In Relatively Speaking, Anne Mulhall delivers a blizzard of identities, most of them seeming to talk considerably faster than they think. A re-vamping of her People Are So Funny show of several years ago, this work of solo theatre established the writer/performer in the tradition of characterizationists such as Ruth Draper and Lily Tomlin. The laughs come not so much at clever one-liners as at the recognition of an observed type. Just as in the piece's previous incarnation, Mulhall ucceeded in making the audience chuckle consistently at the several rather off-center personas she weaved through the evening.
The lineup included an Italian-American tough guy, a Valley Girl actress, and a WASP mother, among others. Long-faced with a very pliable voice, Mulhall never lapsed into exaggeration with any of the vocal characteristics of these people. She was especially impressive in achieving many nicely rendered male idiosyncrasies without ever seeming condescending about it, such as her slow eye bats for a streetwise stud.
Mulhall's text produced not so much a stream of guffaws as a continual smile and frequent chuckles. And, more impressively, she can cut to the heart of a character with one swift, blackly comic stroke; e.g., when a long-suffering housewife remarks that sex with her husband "is the only time I feel alone enough to have a complete thought."
The through-line to the show is that all of these people either know or know of each other. The events about which they talk run the gamut from friendship to death. Rather than lump them, though, into seven or eight neatly segmented sequences, Mulhall swirls them through the text with a heartbeat separating one from the other and his or her return. The technique made for some nicely realized juxtapositions of attitude and ways of coping with a personal crisis.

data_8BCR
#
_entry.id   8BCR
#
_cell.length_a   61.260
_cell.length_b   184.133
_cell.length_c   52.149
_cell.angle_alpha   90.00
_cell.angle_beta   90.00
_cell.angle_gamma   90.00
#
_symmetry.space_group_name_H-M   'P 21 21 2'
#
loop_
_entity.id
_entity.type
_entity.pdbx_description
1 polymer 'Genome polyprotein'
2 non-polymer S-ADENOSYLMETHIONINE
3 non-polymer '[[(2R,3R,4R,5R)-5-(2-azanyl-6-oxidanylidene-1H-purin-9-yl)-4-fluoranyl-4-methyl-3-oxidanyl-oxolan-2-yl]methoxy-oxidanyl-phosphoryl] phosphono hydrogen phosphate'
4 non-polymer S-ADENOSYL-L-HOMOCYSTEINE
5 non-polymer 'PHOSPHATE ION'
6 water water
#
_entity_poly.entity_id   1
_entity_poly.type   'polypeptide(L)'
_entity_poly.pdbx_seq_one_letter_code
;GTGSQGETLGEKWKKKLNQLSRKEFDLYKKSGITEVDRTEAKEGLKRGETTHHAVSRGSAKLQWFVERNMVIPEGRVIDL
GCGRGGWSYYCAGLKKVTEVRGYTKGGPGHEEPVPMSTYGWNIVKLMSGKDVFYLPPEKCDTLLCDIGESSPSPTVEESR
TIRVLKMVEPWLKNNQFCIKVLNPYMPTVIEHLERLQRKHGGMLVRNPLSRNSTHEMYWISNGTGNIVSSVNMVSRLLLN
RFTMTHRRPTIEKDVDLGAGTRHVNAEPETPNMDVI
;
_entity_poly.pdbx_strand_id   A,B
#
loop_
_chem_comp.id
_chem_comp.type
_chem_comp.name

Mulhall used no costume changes with any of the characters but remained in a simple white tee/black spandex sweatpant combo, letting voice and physicalization delineate the differences. As in the previous show, she utilized a lot of mime -- with the same varying degrees of success. This is a very watchable performer, though, and an observant writer. There was no credit listed for director but, with the right one, she could develop into a prominent artist.
(The show's lighting was done by Carol Dorn, one of Mama's resident technical team, and was apt throughout.)
Copyright 1996 Review by John Michael Koroly
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